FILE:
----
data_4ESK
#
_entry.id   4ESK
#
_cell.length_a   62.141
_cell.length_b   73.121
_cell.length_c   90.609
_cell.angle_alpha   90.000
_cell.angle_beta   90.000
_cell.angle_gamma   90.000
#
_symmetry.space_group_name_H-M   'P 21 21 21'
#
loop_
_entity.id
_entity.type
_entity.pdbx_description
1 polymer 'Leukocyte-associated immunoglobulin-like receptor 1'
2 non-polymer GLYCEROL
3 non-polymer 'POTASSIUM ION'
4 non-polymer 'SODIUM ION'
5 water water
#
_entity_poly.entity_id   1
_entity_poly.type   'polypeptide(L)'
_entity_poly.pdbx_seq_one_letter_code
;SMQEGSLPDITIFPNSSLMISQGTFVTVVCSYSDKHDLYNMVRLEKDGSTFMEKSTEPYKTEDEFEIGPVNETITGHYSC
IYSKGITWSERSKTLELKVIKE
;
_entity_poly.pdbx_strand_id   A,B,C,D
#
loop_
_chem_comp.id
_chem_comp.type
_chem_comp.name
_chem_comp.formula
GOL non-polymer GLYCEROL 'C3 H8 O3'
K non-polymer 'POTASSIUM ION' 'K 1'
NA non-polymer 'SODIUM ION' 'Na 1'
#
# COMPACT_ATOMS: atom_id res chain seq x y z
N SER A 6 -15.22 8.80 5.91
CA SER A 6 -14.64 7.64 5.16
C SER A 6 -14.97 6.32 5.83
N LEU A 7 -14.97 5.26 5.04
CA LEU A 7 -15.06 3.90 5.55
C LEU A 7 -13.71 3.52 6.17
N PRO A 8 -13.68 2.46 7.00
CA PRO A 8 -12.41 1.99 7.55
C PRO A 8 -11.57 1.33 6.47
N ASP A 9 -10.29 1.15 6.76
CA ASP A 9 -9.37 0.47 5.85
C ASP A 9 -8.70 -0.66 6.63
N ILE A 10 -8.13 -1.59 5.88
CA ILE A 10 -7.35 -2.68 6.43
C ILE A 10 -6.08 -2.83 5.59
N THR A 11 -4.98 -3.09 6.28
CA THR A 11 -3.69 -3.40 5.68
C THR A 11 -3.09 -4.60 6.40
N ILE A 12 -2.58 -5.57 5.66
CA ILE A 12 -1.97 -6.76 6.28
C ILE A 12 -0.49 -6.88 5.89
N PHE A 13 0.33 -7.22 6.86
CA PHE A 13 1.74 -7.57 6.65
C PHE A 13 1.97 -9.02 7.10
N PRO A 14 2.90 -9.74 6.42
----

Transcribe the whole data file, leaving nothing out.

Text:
data_4ESK
#
_entry.id   4ESK
#
_cell.length_a   62.141
_cell.length_b   73.121
_cell.length_c   90.609
_cell.angle_alpha   90.000
_cell.angle_beta   90.000
_cell.angle_gamma   90.000
#
_symmetry.space_group_name_H-M   'P 21 21 21'
#
loop_
_entity.id
_entity.type
_entity.pdbx_description
1 polymer 'Leukocyte-associated immunoglobulin-like receptor 1'
2 non-polymer GLYCEROL
3 non-polymer 'POTASSIUM ION'
4 non-polymer 'SODIUM ION'
5 water water
#
_entity_poly.entity_id   1
_entity_poly.type   'polypeptide(L)'
_entity_poly.pdbx_seq_one_letter_code
;SMQEGSLPDITIFPNSSLMISQGTFVTVVCSYSDKHDLYNMVRLEKDGSTFMEKSTEPYKTEDEFEIGPVNETITGHYSC
IYSKGITWSERSKTLELKVIKE
;
_entity_poly.pdbx_strand_id   A,B,C,D
#
loop_
_chem_comp.id
_chem_comp.type
_chem_comp.name
_chem_comp.formula
GOL non-polymer GLYCEROL 'C3 H8 O3'
K non-polymer 'POTASSIUM ION' 'K 1'
NA non-polymer 'SODIUM ION' 'Na 1'
#
# COMPACT_ATOMS: atom_id res chain seq x y z
N SER A 6 -15.22 8.80 5.91
CA SER A 6 -14.64 7.64 5.16
C SER A 6 -14.97 6.32 5.83
N LEU A 7 -14.97 5.26 5.04
CA LEU A 7 -15.06 3.90 5.55
C LEU A 7 -13.71 3.52 6.17
N PRO A 8 -13.68 2.46 7.00
CA PRO A 8 -12.41 1.99 7.55
C PRO A 8 -11.57 1.33 6.47
N ASP A 9 -10.29 1.15 6.76
CA ASP A 9 -9.37 0.47 5.85
C ASP A 9 -8.70 -0.66 6.63
N ILE A 10 -8.13 -1.59 5.88
CA ILE A 10 -7.35 -2.68 6.43
C ILE A 10 -6.08 -2.83 5.59
N THR A 11 -4.98 -3.09 6.28
CA THR A 11 -3.69 -3.40 5.68
C THR A 11 -3.09 -4.60 6.40
N ILE A 12 -2.58 -5.57 5.66
CA ILE A 12 -1.97 -6.76 6.28
C ILE A 12 -0.49 -6.88 5.89
N PHE A 13 0.33 -7.22 6.86
CA PHE A 13 1.74 -7.57 6.65
C PHE A 13 1.97 -9.02 7.10
N PRO A 14 2.90 -9.74 6.42